JAPANESE robotics company Cyberdyne Inc. officially launched on Wednesday its new medical technology called Hybrid Assistive Limb (HAL), reminiscent of Arnold Schwarzenegger’s costume in his 1984 smash hit film The Terminator, which is expected to help revolutionize the health-care industry in the Philippines.
Cyberdyne Inc. President and CEO Dr. Yoshiyuki Sankai said HAL is the world’s first cyborg-type robot that can bring aid and assistance to patients who have suffered traumatic spinal and/or who have been rendered immobile by stroke or other diseases.
“I believe that technology should be for the human society, and technology should always support the humans,” he told members of the local media during their official kickoff event held at Okada Manila in Parañaque City.
HAL is a wearable technology that fuses “man, machine and information.” It assists physically challenged person to move and exert bigger motor energy than usual. Considered a system, it helps accelerates a motor learning of cerebral nerves.
This technology works with sensors and artificial intelligence or AI. Being the only remedial device it is, HAL for Medical Use-Lower Limb Model teaches the brain how to move the legs and help realize the wearer’s intention, either to walk or stand up.
It reads the user’s “bio-elecetric signals”, accordingly compensates muscle power of lower limbs, and assists the patient to walk, stand up or sit-down with his or her own legs. With the freely detachable controller of HAL, the operator can manipulate all the operations, such as start/stop of assistance, alteration of settings and confirmation of motion statuses, closely watching the move of the wearer.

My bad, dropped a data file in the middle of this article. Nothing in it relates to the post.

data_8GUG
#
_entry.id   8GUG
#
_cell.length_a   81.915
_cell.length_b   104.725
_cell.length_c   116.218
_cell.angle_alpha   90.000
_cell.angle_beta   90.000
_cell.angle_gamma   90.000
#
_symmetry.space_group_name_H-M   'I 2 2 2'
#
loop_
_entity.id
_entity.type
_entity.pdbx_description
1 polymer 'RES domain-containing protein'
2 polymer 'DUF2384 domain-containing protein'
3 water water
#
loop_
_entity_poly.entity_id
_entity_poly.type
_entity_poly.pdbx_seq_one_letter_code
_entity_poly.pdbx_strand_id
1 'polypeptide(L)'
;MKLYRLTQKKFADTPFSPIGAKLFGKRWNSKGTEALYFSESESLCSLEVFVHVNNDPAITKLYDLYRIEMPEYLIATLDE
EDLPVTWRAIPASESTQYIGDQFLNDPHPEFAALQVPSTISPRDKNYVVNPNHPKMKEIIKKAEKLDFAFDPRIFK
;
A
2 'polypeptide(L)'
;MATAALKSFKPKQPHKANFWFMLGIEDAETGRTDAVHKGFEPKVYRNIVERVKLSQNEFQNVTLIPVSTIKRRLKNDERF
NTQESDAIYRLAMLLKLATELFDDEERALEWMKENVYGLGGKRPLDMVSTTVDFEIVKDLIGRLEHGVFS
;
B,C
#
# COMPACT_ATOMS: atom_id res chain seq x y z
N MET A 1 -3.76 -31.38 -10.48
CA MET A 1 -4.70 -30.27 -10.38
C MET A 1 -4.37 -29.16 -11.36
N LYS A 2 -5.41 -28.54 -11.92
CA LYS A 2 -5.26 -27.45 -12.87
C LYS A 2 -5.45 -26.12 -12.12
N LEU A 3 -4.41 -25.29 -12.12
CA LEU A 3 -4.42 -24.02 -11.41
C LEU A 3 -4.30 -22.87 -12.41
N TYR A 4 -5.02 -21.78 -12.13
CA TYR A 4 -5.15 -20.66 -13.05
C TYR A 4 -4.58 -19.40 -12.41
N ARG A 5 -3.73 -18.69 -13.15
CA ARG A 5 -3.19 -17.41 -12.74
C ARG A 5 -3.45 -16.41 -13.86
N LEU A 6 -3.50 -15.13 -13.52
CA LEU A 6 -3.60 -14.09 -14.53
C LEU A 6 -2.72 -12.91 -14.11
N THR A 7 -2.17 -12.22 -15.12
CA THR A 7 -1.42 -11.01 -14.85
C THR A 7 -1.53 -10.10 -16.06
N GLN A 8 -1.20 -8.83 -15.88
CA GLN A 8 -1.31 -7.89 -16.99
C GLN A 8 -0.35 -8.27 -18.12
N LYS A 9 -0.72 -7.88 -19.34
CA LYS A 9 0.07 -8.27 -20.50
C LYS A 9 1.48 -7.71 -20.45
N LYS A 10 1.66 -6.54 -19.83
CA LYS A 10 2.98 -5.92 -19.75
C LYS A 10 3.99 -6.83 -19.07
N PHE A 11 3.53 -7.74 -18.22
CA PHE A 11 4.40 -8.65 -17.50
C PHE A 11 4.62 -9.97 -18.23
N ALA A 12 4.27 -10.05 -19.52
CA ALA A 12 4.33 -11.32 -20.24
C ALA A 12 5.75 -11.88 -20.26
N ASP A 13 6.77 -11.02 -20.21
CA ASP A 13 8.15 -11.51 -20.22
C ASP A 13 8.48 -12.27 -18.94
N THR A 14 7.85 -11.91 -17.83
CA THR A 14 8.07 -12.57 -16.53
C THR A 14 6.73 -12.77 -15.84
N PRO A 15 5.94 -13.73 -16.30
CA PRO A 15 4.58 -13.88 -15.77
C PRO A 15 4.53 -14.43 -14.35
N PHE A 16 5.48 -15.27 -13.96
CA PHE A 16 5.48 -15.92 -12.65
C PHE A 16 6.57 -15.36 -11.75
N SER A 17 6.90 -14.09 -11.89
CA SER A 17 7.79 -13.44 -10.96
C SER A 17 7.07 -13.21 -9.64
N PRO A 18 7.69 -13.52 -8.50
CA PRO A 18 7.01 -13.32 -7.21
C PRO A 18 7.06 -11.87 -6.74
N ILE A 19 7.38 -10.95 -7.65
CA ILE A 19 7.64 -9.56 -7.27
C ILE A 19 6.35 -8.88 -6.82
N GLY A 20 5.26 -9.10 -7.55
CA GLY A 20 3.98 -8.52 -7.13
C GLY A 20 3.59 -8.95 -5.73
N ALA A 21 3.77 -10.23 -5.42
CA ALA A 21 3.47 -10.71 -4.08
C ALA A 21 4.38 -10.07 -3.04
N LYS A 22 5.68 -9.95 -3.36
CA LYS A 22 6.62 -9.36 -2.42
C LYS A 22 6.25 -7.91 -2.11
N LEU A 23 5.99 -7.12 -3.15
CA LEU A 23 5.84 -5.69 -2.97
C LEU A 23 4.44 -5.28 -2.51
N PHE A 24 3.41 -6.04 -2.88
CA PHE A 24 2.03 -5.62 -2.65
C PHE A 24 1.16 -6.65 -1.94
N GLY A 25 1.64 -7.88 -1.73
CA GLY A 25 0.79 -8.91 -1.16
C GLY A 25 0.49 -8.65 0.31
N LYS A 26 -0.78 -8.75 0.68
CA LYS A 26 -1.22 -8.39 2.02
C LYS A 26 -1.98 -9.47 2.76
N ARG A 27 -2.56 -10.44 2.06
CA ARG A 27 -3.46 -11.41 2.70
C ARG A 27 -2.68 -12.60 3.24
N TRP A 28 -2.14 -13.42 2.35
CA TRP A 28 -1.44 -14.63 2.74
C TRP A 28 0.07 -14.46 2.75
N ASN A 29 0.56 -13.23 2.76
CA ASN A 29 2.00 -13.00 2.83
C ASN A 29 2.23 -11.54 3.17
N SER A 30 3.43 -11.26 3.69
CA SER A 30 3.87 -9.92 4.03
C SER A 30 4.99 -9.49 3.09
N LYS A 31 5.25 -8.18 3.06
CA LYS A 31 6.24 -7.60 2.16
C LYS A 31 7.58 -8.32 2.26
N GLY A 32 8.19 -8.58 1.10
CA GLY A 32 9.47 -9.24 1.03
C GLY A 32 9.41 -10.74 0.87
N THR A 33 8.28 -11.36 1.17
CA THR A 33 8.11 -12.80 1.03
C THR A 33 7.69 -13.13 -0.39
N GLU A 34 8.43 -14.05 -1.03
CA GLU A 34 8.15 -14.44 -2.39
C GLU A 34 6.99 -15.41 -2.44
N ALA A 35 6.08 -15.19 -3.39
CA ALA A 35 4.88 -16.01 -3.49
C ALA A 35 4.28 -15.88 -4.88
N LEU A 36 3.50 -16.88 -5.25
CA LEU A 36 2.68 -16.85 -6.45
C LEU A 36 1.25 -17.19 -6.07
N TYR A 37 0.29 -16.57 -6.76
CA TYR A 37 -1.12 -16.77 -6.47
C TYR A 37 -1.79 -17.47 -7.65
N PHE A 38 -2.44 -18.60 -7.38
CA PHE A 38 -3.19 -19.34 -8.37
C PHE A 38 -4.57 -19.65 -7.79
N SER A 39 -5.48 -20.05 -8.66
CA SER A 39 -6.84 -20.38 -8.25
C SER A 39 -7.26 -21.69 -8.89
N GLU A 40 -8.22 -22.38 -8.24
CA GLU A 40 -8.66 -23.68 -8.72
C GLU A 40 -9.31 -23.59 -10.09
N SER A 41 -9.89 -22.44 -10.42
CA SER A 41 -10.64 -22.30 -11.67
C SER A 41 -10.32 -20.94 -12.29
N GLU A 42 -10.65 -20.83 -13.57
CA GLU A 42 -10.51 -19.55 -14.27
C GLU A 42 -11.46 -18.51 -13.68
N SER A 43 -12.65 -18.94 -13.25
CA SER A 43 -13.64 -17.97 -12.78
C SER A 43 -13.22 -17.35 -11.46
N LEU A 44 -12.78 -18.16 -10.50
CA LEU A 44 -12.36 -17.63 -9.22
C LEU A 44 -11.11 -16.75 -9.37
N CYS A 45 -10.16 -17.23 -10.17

The Philippines is the pilot market for the launch of Cyberdyne’s HAL technology in Southeast Asia. It is exclusively distributed here by Life1 Corp. (LTC).
“I selected the Philippines to accelerate [it’s adoption, so] this technology can be spread and expand to other countries. I believe that the Asean area has a big potential to [embrace this kind of innovation],” Dr. Sankai said.
At present, HAL is available in A. Zarate General Hospital in Las Piñas, with 12 units being showcased in an in-house showroom. While HAL is not for sale, this is intended for patients’ use on a rental-basis per session to make it more accessible even for the underprivileged.
“That is very good because we do not put too much strain on the hospital or the patient. This is very important that we make it affordable,” said Life1 Corp. President and CEO Dr. Albert L. Zarate.
Since the technology’s installation two weeks ago, he bared that they have already rented it out to 17 patients of different cases for up to 90 minutes per session.
“In my hospital, I try to socialize it. It means those who have money will pay. Those with little money will pay little. We are trying to help them at least on my part,” he said, while citing their improved conditions since then.
To reach out to more people who are in need of such technology, Dr. Zarate revealed their plan to roll it out across the country’s 12 regions, plus the National Capital Region, as well as in as many public and private hospitals nationwide.
He added they intend to partner with the government, through the Philippine Health Insurance Corp. (PhilHealth) and Philippine Charity Sweepstakes Office (PCSO), to make the technology available even for indigent patients.
Given that President Duterte recently signed into law the Universal Health Care Act that automatically enrolls all Filipino citizens to the National Health Insurance Program, the top executive of Life1 Corp. is hopeful that HAL will be included in the expanded PhilHealth coverage.
“This technology is not only for the rich. It is for all patients afflicted with immobility, secondary to any illness—stroke, spinal cord injuries, etc.,” Dr. Zarate said. “We like this to be very accessible, just like any other medical gadget. The more we will have government support, the more it will be cheaper and accessible.”